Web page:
My son was in a car wreck last month. He is okay–I find myself having to rush to say that for other people’s benefit as well as my own, as if each time I say the words they stop the nightmare from returning. The nightmare where I wake up sobbing from being told he isn’t okay at all, where the wreck is worse than it was.
Nothing really prepares you for the phone calls you inevitably receive as a mother. There are certain things that can be done, of course. We can buy auto insurance and we can purchase what we think are safe cars. We can do all the things that are within our control, but we can’t do anything about the sinking and fluttering feeling in our stomachs before the phone rings–that intuitive shadow that makes us shudder with a Knowing that something is about to happen and we can’t stop it.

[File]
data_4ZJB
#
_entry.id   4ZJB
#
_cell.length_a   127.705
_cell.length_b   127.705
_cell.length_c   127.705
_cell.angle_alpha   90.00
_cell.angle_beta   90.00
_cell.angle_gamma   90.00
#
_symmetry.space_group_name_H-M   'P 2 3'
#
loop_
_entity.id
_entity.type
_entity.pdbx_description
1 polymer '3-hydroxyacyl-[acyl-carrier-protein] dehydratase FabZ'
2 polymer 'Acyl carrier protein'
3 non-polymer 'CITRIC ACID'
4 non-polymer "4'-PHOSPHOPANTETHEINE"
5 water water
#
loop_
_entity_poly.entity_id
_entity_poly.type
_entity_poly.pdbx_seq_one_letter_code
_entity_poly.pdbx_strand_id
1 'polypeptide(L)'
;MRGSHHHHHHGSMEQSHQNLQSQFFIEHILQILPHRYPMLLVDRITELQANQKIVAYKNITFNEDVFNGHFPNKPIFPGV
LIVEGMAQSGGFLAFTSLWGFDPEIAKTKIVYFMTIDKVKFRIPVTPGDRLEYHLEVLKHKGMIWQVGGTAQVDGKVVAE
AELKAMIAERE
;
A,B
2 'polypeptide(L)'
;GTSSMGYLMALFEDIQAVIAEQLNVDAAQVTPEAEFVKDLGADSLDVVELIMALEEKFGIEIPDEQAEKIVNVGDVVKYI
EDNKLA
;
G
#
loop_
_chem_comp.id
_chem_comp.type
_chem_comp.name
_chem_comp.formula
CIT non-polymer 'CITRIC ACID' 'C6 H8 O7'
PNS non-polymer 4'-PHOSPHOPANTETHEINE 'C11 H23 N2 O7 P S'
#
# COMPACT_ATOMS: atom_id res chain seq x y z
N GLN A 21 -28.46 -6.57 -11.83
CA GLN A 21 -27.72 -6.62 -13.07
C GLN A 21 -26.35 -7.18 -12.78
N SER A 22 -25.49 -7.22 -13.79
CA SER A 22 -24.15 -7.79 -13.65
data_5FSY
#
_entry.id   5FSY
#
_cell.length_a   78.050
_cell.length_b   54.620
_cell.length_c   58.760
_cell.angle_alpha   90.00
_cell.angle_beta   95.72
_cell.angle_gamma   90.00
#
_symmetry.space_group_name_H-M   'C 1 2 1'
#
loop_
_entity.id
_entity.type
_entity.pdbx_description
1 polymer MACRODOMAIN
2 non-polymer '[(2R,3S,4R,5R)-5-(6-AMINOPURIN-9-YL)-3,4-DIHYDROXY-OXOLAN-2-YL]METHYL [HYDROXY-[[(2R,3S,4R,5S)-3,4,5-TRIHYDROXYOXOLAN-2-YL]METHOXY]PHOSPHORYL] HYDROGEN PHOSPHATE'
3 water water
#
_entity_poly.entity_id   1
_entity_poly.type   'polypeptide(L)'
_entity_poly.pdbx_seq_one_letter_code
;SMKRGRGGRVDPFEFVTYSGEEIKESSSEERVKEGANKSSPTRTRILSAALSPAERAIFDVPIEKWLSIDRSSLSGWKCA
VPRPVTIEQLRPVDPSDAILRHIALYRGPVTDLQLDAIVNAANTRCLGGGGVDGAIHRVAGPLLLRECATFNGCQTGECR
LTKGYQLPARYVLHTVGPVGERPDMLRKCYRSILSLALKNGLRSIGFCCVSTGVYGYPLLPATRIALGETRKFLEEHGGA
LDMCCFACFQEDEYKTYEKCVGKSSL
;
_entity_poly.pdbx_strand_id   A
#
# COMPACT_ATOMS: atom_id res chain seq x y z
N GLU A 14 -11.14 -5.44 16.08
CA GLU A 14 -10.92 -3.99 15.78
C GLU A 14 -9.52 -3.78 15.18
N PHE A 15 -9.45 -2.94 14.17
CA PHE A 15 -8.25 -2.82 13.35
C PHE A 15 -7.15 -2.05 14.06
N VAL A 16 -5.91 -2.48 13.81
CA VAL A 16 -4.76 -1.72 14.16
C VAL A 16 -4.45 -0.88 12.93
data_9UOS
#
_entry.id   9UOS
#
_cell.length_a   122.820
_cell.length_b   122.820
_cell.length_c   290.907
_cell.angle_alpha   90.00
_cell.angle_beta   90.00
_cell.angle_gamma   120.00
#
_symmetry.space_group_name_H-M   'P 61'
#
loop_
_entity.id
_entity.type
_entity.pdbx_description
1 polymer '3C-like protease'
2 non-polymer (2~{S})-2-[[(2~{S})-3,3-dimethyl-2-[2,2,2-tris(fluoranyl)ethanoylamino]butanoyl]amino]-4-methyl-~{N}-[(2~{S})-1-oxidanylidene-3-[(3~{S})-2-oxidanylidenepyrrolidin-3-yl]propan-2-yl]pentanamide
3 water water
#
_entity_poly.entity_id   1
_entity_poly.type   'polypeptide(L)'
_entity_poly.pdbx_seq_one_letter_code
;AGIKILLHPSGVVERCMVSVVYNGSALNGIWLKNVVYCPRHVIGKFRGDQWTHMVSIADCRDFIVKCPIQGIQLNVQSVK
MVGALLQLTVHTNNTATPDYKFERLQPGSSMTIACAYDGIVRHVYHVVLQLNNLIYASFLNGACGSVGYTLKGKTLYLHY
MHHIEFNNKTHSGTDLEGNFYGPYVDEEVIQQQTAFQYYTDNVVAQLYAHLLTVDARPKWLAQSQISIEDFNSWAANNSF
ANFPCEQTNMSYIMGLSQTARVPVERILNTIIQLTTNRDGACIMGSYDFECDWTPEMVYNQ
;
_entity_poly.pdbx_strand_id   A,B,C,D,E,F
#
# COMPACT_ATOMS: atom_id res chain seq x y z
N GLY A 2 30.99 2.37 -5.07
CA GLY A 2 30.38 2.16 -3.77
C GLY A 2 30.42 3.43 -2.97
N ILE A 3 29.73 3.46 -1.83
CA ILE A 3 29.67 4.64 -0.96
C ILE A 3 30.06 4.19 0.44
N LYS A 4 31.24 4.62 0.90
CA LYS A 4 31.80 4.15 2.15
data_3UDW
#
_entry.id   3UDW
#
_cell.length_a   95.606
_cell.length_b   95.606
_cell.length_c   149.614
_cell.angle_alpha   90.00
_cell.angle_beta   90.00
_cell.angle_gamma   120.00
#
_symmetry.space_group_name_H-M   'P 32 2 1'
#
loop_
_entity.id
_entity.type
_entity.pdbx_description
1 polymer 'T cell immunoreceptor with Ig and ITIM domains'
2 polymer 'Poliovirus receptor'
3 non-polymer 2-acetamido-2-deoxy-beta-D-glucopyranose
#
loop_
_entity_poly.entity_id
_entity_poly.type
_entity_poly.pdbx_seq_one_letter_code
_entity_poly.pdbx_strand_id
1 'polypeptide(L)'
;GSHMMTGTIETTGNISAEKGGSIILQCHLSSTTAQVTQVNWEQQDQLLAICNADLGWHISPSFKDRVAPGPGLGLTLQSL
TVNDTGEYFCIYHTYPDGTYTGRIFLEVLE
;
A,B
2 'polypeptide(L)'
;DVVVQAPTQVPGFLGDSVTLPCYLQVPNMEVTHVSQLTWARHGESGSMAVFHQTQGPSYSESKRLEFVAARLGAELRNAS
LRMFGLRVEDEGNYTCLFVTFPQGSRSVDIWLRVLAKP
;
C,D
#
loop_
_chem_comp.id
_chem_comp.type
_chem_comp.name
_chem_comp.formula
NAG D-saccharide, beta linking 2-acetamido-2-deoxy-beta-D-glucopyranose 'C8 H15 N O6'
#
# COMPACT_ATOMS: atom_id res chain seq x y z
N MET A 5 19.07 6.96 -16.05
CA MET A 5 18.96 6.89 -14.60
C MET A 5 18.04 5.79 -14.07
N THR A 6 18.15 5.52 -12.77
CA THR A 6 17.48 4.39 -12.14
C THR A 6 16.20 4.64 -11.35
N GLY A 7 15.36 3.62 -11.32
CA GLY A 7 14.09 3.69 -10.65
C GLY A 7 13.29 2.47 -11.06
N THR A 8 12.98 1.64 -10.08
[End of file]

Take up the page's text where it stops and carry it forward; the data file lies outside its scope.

(Sometimes I feel guilty for knowing and not being able to prevent anything, for not being able to do anything but wait for the phone call.)
The phone rang and my son’s voice echoed through Bell’s time and space, telling me there had been an accident. He was fine, he assured me, but I could tell he was scared. I sent his father up to the accident site. I stalked the hallways of our house until they were home, my footsteps echoing through memories of my son’s childhood when I could keep him safe.
I am proud of him. He became an adult that night, his voice so calm and sure of himself over the phone–three parts shock and one part experience. I admired his resilience and determination to not fall apart at the accident scene. I sent him to bed and fretted all night.
The wreck wasn’t of the car. It was the loss of his innocence. My heart breaks.